While my mother's home is lovely, inviting and airy, the complex it is housed in is anything but. The "towers" in Queens, New York are an early 70's example of embarrassing tastelessness: three cinderblock towers with brown metal facades. Each monolith houses a lobby decorated in cheap gold and glitz. In the reception areas, there are oversized blue velvet chairs arranged in circles that look set up for a 12-step program no one's attending. The hallway carpeting on the upper floors looks like something you'd find in a chain hotel near a regional airport. Around every corner, there's yet another mirror waiting to show you your own shocked expression staring back at you.
Don't get me wrong. There's nothing shoddy about the place. It's well-maintained and considered "upscale." But I've always found the place mildly depressing, and today, in the back of a cab on a rainy February day, I find the towers especially daunting.
My mother, Selma, had taken literature classes religiously. She compulsively finished crossword puzzles. She carried her 91-year-old frail body with enviable posture, even bobbing up and down in a weekly aqua-aerobics class with women twenty years her junior.
And yet she had still died suddenly. She passed quickly and painlessly while dozing on a couch in the spare room of the spacious, sun-filled apartment that awaited me upstairs, only two weeks before this dreary day.
While I reminded myself that it was no tragedy her death still left me shell-shocked, in a state of disbelief.
Was she really gone? It's a weird thing, this death and dying; this there-and-then-not-there phenomena.
I could've sat in the back of the cab and pondered the cosmic conundrum forever, but there was work to do.
Naomi and Hannah, my sisters who lived in the area, were waiting upstairs in the towers for me to join them. The three of us were tasked with stumbling through the chores associated with shutting down a life. The biggest chore to be done, by far, was clearing out her apartment: A 1,800-square-foot repository of the gems and detritus of a long life well-lived.
My mother, born in 1926, grew up in a cramped tenement in Williamsburg, Brooklyn. She shared a closet-sized bedroom with her brother. Her yiddishe bubbe (grandmother) slept on the living room couch. And while my mother may have come from little, over 91 years she'd accumulate a lot. Her apartment had the spectacular storage space to accommodate her collection: Four walk-in closets, two regular ones, and built in cabinetry. Carrie Bradshaw would've drooled.
But not so much when she opened the dresser drawers. My father Jack, who had passed away twenty years earlier, was also from Williamsburg. He'd become a successful businessman and developed an appetite for finer things, but Selma never lost her taste for a bargain. So instead of designer duds, all that space was stuffed to the brim with all sorts of chazerai (junk). Selma preferred polyester and fleece, in three colors: black, tan, and grey—because why have one nice cashmere sweater when she could have three synthetic ones for the same price?
The hours pass with a smattering of tears, and much laughter. Wearable schmatas (rags) are donated to Goodwill, which was probably where Selma had bought them in the first place. The stained and threadbare are tossed down the garbage chute with tchotchkes that hold no sentimental value. The non-recyclable and non-toxics go. The shoe boxes filled with duplicate photos already documented in cherished photo albums, goodbye. Double-pronged, no longer OSHA approved extension cords—gone. Every coat hook imaginable, buttons, bottle stoppers, bandages and god-knows what else.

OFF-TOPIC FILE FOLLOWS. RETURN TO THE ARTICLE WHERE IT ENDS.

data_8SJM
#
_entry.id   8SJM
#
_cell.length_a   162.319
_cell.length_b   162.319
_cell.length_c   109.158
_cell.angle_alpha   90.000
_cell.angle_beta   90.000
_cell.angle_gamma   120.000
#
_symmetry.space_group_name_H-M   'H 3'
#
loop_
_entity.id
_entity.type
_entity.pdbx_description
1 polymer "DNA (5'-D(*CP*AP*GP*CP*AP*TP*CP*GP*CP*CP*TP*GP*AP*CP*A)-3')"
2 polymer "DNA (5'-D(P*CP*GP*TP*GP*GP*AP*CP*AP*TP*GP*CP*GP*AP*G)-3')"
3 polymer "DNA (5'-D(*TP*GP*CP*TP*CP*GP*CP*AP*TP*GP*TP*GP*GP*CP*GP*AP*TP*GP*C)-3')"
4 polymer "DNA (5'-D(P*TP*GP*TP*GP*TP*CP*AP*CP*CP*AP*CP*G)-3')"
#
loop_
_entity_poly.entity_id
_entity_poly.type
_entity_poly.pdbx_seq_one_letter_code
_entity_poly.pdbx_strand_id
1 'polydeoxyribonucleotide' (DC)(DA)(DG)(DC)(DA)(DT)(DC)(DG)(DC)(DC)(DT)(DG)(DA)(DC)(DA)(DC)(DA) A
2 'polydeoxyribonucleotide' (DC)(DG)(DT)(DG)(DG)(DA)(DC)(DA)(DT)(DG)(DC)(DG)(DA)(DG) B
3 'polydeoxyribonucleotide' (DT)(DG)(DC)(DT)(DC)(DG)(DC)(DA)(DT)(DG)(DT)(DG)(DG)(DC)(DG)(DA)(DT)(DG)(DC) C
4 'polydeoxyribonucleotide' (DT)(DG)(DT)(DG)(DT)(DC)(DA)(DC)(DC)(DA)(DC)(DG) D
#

"Okay, this one is truly hideous," I say, holding the pilled, stained black sweatshirt between two pinched fingers. "It's like something Uncle Fester from 'The Munsters' would wear."
Naomi groans, "What I'd like to know is why she had to have five other repulsive sweatshirts exactly like that one."
Hannah stays on task. "Dump it," she says. "Down the chute it goes."
There were the things we saved, the things we let go of. And boy oh boy, were there ever things to let go of.
While the weather outside is unforgiving, inside the apartment, our mood is warm. I like to think we would have entertained her. I imagine her laying back on her bed watching us, laughing as we agreed her Dollar Store maroon towels belonged in a cut-rate, sketchy spa. I imagine her smiling as we each took one of her flimsy, gaudily-patterned nightgowns as a keepsake.
She would have been glad at how well her daughters were getting along, how fluid a team they were, how they were having a surprisingly good time. A time made sweeter by her spirit, still there, in the air, all around us.
A few weeks later all the closets, cupboards and walls were bare. We'd emptied the place, equitably divvied the cherished keepsakes and taken them back to our own homes. It was only when I was taking the final cab ride back to Brooklyn that it hit me like a sucker punch: My mother was truly gone. But on the seat next to me was one of Selma's many rattan baskets, one among god knows how many. The others had been dumped. I'd decided to salvage this one at the last minute. Laid inside, as if my mother had known I'd need it, was a cloth napkin in a gaudy floral pattern. Not one I'd ever use. Or so I thought. I lifted it to my eyes and dried my tears.